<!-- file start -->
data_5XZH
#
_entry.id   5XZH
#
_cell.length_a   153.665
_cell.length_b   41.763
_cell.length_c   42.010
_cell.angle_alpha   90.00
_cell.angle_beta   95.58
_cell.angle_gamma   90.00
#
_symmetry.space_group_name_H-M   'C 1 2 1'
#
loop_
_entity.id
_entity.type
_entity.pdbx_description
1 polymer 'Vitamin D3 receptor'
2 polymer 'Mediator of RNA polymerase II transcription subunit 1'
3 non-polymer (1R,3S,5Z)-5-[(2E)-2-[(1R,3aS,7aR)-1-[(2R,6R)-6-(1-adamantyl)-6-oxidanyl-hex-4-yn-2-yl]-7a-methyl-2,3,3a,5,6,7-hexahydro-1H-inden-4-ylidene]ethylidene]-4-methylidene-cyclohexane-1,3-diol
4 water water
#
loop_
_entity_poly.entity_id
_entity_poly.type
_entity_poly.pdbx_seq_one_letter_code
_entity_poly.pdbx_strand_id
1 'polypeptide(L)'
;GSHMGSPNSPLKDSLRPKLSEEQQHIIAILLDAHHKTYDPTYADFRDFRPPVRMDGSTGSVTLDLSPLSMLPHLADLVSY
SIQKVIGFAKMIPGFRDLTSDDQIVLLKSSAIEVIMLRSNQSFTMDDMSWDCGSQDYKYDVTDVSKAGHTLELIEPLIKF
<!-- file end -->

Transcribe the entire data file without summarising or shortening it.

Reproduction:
data_5XZH
#
_entry.id   5XZH
#
_cell.length_a   153.665
_cell.length_b   41.763
_cell.length_c   42.010
_cell.angle_alpha   90.00
_cell.angle_beta   95.58
_cell.angle_gamma   90.00
#
_symmetry.space_group_name_H-M   'C 1 2 1'
#
loop_
_entity.id
_entity.type
_entity.pdbx_description
1 polymer 'Vitamin D3 receptor'
2 polymer 'Mediator of RNA polymerase II transcription subunit 1'
3 non-polymer (1R,3S,5Z)-5-[(2E)-2-[(1R,3aS,7aR)-1-[(2R,6R)-6-(1-adamantyl)-6-oxidanyl-hex-4-yn-2-yl]-7a-methyl-2,3,3a,5,6,7-hexahydro-1H-inden-4-ylidene]ethylidene]-4-methylidene-cyclohexane-1,3-diol
4 water water
#
loop_
_entity_poly.entity_id
_entity_poly.type
_entity_poly.pdbx_seq_one_letter_code
_entity_poly.pdbx_strand_id
1 'polypeptide(L)'
;GSHMGSPNSPLKDSLRPKLSEEQQHIIAILLDAHHKTYDPTYADFRDFRPPVRMDGSTGSVTLDLSPLSMLPHLADLVSY
SIQKVIGFAKMIPGFRDLTSDDQIVLLKSSAIEVIMLRSNQSFTMDDMSWDCGSQDYKYDVTDVSKAGHTLELIEPLIKF